- Seek professional help. If you experience persistent sadness or anxiety, are unable to sleep, have physical complaints, feel irritable or helpless, or lose enjoyment of and motivation to do activities, seek support from a mental health professional. You can develop a plan for facing the stress of the holidays, strengthen coping skills, and have a safe place to unload and move through whatever tensions you experience.
If you are experiencing stress this holiday season, consult with your physician. Call 804-359- WELL  or visit www.bonsecours.com if you need help finding a physician close to your home or work.
December is "Safe Toys and Gifts" Month
As we head into the holidays, the American Diabetes Association encourages us to enjoy a healthier lifestyle. Diabetes touches many lives in the United States:
In 2011, the U.S. Consumer Product Safety Commission (CPSC) estimated that hospital emergency rooms across the country treated 262,300 toy-related injuries. And, 74 percent of those injuries were to children under the age of 15. In fact, more than 92,000 were to those under 5 years of age.
Because the most commonly injured part of the body is the head and face area, Prevent Blindness America has declared December as Safe Toys and Gifts Month in an effort to help adults make the best decisions on how to keep the holiday season joyful for everyone. The group is offering toy-buying and gift-giving tips to anyone planning to purchase a gift for a child this year.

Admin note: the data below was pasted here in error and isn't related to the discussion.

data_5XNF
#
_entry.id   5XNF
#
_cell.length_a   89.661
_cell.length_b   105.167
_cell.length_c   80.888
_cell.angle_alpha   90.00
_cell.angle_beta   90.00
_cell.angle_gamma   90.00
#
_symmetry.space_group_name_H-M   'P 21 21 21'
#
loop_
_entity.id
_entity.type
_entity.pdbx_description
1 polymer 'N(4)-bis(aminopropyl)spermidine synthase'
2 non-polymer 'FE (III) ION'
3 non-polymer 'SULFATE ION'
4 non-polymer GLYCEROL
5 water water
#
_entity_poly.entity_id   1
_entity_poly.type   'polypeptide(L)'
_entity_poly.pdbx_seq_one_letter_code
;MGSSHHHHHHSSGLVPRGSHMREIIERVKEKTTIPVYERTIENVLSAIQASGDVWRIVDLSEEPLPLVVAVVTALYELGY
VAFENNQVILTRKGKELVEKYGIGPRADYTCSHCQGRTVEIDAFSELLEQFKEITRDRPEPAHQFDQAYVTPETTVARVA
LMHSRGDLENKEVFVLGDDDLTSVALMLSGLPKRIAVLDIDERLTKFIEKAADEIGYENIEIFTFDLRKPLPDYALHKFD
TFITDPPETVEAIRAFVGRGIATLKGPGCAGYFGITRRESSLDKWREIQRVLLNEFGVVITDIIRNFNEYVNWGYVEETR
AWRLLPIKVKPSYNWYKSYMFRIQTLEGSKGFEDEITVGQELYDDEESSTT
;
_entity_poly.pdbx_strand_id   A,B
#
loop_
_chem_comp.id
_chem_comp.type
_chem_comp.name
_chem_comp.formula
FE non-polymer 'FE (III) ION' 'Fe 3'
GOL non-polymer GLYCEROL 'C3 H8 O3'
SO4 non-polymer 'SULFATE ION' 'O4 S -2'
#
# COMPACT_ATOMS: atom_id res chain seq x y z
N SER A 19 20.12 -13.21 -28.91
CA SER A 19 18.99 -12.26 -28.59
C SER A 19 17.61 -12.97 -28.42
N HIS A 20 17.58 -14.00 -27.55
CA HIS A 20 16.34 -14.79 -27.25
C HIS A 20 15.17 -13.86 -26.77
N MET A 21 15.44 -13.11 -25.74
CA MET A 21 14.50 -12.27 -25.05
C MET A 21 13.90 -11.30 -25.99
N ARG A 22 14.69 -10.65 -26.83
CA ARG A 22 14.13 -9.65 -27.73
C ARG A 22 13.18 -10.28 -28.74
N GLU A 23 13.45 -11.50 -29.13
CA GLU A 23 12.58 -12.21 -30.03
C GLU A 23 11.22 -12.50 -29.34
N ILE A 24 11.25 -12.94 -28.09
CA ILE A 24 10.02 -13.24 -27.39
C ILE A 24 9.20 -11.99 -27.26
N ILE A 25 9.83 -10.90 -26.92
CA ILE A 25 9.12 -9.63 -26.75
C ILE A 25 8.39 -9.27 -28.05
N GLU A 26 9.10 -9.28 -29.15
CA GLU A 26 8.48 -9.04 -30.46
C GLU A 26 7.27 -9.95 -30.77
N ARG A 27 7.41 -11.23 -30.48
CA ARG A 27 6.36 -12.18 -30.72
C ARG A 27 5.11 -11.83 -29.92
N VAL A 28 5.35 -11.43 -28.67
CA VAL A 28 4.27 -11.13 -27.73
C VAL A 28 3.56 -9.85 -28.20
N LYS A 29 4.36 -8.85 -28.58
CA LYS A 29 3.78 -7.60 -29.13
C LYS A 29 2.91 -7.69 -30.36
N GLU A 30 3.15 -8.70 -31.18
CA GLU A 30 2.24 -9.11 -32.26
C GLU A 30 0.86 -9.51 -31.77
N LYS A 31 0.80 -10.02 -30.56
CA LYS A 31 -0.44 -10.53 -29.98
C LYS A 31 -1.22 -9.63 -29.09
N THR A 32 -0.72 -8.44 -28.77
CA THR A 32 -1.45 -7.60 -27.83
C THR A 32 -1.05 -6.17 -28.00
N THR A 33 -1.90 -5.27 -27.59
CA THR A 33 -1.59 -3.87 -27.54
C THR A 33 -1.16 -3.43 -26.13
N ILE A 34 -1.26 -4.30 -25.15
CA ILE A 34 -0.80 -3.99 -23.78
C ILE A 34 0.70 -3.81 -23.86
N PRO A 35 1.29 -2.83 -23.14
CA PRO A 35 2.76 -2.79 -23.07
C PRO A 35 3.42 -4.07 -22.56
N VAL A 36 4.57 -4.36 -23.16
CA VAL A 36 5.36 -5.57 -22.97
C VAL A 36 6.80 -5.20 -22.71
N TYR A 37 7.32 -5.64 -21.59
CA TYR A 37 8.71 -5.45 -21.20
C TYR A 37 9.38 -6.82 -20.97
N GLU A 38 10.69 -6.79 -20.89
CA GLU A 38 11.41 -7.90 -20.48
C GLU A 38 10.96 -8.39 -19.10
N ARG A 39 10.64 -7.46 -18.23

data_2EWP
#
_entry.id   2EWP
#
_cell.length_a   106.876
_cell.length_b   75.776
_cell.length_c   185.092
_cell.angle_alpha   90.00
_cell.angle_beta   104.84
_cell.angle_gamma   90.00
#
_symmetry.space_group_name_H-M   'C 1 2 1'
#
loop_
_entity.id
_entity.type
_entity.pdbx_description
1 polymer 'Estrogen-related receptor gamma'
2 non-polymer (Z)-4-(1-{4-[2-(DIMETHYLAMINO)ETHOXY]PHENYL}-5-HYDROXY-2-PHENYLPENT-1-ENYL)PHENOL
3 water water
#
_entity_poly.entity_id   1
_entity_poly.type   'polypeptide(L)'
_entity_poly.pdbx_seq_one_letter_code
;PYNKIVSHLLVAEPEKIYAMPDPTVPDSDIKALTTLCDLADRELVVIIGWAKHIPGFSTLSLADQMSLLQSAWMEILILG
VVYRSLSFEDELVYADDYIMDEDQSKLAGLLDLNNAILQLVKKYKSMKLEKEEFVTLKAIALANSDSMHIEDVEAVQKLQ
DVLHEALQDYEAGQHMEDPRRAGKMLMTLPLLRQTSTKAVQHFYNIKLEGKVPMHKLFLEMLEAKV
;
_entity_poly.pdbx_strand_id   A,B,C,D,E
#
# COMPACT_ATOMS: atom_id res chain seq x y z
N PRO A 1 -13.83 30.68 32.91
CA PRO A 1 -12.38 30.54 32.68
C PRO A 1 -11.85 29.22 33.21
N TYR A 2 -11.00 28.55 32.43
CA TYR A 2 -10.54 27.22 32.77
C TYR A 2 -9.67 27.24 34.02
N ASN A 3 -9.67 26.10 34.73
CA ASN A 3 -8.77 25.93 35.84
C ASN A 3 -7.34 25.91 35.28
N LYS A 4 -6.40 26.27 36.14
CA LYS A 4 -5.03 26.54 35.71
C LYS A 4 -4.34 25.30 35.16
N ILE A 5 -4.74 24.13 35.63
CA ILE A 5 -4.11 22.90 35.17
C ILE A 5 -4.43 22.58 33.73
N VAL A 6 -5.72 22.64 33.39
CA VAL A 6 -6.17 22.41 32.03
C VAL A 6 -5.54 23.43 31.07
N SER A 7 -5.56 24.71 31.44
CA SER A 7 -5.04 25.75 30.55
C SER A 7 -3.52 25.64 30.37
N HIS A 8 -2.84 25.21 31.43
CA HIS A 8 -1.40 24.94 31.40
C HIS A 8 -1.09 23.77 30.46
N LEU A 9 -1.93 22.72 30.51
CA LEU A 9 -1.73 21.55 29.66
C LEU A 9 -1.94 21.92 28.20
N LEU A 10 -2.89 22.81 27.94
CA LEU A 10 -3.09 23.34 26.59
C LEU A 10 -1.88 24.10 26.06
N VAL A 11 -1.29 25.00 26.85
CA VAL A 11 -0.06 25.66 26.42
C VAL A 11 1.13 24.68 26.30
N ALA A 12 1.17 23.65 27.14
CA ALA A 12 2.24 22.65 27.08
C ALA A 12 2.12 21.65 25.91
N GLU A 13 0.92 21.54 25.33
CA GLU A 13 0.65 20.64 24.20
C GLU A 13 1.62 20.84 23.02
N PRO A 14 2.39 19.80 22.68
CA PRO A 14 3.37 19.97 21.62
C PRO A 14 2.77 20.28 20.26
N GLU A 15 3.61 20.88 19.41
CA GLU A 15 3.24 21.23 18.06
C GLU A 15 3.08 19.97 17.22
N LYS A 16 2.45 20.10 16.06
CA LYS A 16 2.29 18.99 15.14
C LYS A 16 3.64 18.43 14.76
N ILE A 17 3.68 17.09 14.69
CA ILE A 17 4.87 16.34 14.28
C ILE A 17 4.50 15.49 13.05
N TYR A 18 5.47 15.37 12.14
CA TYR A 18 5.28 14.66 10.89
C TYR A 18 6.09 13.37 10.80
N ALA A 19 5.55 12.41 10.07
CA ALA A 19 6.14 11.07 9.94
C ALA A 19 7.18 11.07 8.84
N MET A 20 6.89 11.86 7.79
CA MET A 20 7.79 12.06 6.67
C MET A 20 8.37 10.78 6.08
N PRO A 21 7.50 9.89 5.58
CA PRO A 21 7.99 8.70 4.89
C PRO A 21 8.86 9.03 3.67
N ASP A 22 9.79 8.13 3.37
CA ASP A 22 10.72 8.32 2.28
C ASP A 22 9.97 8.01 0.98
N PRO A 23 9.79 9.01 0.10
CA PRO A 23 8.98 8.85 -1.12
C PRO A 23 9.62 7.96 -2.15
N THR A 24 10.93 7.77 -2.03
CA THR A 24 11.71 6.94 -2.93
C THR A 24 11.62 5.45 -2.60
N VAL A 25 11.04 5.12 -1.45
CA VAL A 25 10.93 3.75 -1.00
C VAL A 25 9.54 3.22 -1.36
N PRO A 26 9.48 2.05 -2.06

Prevent Blindness America suggests that before purchasing a toy:
- Read all warnings and instructions on the box.
- Ask yourself or the parent if the toy is right for the child's ability and age.
- Avoid purchasing toys with sharp or rigid points, spikes, rods, or dangerous edges.
- Check the lenses and frames of children's sunglasses; many can break and cause injuries.
- Buy toys that will withstand impact and not break into dangerous shards.
- Look for the letters "ASTM." This designation means the product meets the national safety standards set by the American Society for Testing and Materials (ASTM).
- Avoid toys that shoot or include parts that fly off.
- Gifts of sports equipment should always be accompanied by protective gear (such as a basketball along with eye goggles or a face guard with a new batting helmet for baseball or softball).
- Don't give toys with small parts to young children. Young kids tend to put things in their mouths, increasing the risk of choking. If the part of a toy can fit in a toilet paper roll, the toy is not appropriate for children under the age of 3.
- Do not purchase toys with long strings or cords, especially for infants and very young children as this can become wrapped around a child's neck.
- Always dispose of uninflated or broken balloons immediately. According to the CPSC, more children have suffocated from them than any other type of toy.
"To help keep the holidays festive and bright, we hope all gift-givers will take a moment to make safety the top priority when considering gifts," said Hugh R. Parry, president and CEO of Prevent Blindness America. "We at Prevent Blindness America also wish everyone happy holidays and a safe and Happy New Year!"
For more information on safe toys and gifts for children, including the PBA Safe Toys Check List, please visit www.preventblindness.org/safe-toy-checklist, or call Prevent Blindness America at (800) 331-2020.